Posted on Sep 10, 2012 | by Benjamin Hawkins
FORT WORTH, Texas (BP) -- Terry Turner, president of the Southern Baptists of Texas Convention (SBTC), endorsed a petition that defends the biblical definition of marriage and rejected the notion that homosexuality is a civil rights issue during a chapel service at Southwestern Baptist Theological Seminary Sept. 5.
Turner, the pastor of Mesquite Friendship Baptist Church in Mesquite, Texas, is the first African-American president of the state convention.
"I saw what my ancestors went through, how they fought against the Jim Crow laws because of the color of their skin," Turner said. "I saw how they fought to become citizens as black Americans through the civil rights movement. And it was about the color of the skin. It was about the way a person was really born. But I have got news for you today. God made us all male or female, regardless of the color of our skin. And when homosexuals try to jump on the civil rights movement, they are missing it. And it just burns me up, because sexual preference has never been a civil rights issue."
Turner challenged students and faculty to sign the petition -- promoted by the SBTC -- which will be presented to President Obama. The petition affirms the biblical definition of marriage and asks Obama to reconsider his support of gay marriage. (Read it online at http://www.sbtexas.com/marriagepetition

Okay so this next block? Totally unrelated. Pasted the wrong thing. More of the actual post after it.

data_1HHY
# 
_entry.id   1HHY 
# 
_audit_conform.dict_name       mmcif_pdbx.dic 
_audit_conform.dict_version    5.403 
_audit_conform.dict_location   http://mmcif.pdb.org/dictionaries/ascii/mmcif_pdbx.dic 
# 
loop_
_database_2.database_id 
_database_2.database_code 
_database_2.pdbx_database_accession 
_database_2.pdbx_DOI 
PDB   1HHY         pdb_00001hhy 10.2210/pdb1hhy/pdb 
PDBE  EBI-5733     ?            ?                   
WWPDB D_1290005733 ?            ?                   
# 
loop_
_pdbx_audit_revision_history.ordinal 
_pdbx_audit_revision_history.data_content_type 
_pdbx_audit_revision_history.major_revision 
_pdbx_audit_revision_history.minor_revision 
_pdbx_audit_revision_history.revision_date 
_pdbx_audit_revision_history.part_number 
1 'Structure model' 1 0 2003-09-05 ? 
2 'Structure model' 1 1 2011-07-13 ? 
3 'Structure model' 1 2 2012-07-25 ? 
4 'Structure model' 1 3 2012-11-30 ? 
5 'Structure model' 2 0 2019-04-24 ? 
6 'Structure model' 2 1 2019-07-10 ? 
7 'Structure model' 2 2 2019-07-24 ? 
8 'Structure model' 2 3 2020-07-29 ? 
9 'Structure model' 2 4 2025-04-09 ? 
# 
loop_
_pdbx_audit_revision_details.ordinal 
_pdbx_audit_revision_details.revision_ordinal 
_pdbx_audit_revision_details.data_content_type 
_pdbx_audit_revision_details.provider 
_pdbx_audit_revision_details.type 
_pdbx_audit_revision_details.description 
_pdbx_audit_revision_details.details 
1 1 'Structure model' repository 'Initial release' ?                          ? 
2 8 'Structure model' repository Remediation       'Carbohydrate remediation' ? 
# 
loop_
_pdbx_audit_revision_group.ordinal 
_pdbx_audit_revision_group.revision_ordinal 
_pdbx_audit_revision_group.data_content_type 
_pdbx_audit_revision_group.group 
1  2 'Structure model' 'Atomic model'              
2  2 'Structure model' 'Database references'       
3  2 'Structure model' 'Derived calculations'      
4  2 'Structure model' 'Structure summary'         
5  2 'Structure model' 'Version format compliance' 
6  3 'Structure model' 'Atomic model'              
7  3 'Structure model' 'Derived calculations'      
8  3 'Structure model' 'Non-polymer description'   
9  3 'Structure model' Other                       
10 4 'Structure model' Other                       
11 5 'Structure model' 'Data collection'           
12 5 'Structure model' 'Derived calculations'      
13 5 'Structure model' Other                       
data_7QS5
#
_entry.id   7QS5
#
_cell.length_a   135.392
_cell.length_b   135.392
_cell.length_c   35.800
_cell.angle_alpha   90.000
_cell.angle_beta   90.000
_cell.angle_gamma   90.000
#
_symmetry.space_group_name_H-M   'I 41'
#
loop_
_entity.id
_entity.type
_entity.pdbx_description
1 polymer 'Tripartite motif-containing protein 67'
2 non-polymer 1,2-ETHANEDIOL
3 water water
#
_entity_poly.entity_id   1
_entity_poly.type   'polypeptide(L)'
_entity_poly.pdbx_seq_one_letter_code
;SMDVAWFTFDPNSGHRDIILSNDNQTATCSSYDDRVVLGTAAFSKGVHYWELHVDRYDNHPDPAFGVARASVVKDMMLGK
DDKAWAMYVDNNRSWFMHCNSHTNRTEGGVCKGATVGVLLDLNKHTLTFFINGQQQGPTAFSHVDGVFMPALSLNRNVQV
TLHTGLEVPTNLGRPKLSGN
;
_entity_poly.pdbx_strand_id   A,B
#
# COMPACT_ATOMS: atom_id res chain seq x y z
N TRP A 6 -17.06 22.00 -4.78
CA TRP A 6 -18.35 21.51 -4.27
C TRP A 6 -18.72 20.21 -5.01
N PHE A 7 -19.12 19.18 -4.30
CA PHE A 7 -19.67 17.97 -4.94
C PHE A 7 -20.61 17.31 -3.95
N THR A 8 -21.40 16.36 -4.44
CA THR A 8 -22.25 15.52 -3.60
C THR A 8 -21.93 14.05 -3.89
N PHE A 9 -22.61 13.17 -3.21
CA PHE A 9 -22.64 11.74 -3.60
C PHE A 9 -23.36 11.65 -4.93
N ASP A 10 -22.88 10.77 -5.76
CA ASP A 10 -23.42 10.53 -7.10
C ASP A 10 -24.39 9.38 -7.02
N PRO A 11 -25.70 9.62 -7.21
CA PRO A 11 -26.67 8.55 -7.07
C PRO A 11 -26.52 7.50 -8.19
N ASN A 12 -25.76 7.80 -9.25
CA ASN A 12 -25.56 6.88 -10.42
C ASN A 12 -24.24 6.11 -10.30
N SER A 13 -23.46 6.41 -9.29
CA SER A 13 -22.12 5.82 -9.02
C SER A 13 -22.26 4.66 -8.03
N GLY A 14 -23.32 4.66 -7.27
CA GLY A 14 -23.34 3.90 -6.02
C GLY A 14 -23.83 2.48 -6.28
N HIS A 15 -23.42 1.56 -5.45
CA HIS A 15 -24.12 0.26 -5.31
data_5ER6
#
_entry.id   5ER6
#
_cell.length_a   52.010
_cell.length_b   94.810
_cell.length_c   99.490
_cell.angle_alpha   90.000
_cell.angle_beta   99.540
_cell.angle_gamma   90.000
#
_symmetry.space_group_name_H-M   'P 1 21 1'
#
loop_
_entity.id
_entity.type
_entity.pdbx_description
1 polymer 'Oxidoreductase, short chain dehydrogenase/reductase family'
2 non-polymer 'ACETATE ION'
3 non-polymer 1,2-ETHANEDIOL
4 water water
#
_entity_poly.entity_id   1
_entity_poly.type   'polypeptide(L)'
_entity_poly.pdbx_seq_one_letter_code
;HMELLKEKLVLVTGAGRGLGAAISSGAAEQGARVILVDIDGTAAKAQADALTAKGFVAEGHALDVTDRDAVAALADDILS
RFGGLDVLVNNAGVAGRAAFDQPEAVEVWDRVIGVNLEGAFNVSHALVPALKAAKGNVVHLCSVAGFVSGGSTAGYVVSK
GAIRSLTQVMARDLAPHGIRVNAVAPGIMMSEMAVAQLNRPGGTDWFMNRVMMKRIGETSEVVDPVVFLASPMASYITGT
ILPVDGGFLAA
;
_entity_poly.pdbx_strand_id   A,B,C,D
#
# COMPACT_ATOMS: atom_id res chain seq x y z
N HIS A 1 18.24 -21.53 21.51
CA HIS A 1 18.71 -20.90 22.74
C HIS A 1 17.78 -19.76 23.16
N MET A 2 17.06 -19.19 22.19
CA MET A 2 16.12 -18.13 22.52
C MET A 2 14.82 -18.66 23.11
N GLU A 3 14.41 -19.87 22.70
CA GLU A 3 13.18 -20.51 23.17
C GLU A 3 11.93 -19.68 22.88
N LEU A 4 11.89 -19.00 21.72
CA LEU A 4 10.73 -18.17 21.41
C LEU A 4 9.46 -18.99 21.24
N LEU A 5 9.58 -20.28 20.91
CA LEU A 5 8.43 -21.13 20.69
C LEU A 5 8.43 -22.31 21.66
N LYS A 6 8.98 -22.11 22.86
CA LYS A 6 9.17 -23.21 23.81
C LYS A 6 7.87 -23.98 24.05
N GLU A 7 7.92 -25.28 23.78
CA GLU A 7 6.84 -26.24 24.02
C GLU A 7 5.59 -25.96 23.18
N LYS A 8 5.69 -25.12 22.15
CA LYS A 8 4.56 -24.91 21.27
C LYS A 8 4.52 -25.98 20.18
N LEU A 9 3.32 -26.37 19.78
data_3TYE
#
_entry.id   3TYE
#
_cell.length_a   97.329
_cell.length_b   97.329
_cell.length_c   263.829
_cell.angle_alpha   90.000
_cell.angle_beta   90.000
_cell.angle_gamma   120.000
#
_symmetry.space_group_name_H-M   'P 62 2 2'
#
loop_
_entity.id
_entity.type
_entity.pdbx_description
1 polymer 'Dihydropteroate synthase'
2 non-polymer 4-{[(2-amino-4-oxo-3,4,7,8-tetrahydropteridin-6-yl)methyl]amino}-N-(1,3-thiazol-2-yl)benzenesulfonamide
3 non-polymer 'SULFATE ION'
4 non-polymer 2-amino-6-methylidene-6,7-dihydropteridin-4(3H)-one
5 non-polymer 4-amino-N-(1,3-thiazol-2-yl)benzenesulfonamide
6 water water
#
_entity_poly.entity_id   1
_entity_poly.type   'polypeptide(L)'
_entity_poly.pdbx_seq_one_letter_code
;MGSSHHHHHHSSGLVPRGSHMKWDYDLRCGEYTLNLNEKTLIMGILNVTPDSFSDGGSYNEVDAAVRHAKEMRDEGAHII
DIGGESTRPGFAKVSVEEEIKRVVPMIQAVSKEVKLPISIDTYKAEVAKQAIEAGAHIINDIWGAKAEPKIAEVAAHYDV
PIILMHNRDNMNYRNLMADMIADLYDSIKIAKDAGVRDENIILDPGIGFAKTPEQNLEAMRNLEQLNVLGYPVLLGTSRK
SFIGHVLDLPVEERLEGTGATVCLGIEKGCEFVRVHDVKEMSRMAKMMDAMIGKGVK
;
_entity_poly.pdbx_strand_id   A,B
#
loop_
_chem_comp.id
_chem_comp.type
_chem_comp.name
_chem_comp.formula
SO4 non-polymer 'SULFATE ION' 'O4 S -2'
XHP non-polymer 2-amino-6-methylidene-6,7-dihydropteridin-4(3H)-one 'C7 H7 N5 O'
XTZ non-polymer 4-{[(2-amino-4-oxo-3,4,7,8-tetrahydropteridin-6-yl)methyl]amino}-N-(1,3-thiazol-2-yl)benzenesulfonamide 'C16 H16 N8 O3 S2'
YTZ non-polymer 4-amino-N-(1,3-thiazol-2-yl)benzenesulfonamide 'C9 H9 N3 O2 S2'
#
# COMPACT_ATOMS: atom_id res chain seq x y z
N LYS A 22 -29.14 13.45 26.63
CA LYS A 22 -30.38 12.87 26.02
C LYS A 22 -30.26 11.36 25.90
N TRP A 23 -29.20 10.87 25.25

"God has given us the definition and the design of what it means to have a traditional marriage," Turner said in a message from Genesis 2:21-25. "He has already defined marriage for us. It does not need to be defined anymore. Once God has defined marriage, it is final."
Christ defined marriage in Matthew 19, Turner said. He asked Southwestern Seminary faculty, staff and students to support the marriage petition, which was approved by the executive board of the SBTC in August. The resolution affirms that "the marriage covenant, defined as being between a man and a woman, was created and ordained of God." It also defends the "right of individuals and corporations to express opinions that represent their convictions" and calls President Obama to "reconsider his unprecedented endorsement of same sex marriage and instead maintain his former support for traditional marriage."
"There is a battle for traditional marriage, and I'm in it," Turner said, calling his audience to repeat this phrase.
"Christians must make a stand," he added. "Christians have got to make a decision. ... As Christians, we have to learn to take a stand somewhere. And I am a firm believer that this is one spot where we have got to make a stand, because God is not pleased with the change of defining what marriage should be."
Benjamin Hawkins is senior news writer for Southwestern Baptist Theological Seminary in Fort Worth, Texas (www.swbts.edu/campusnews
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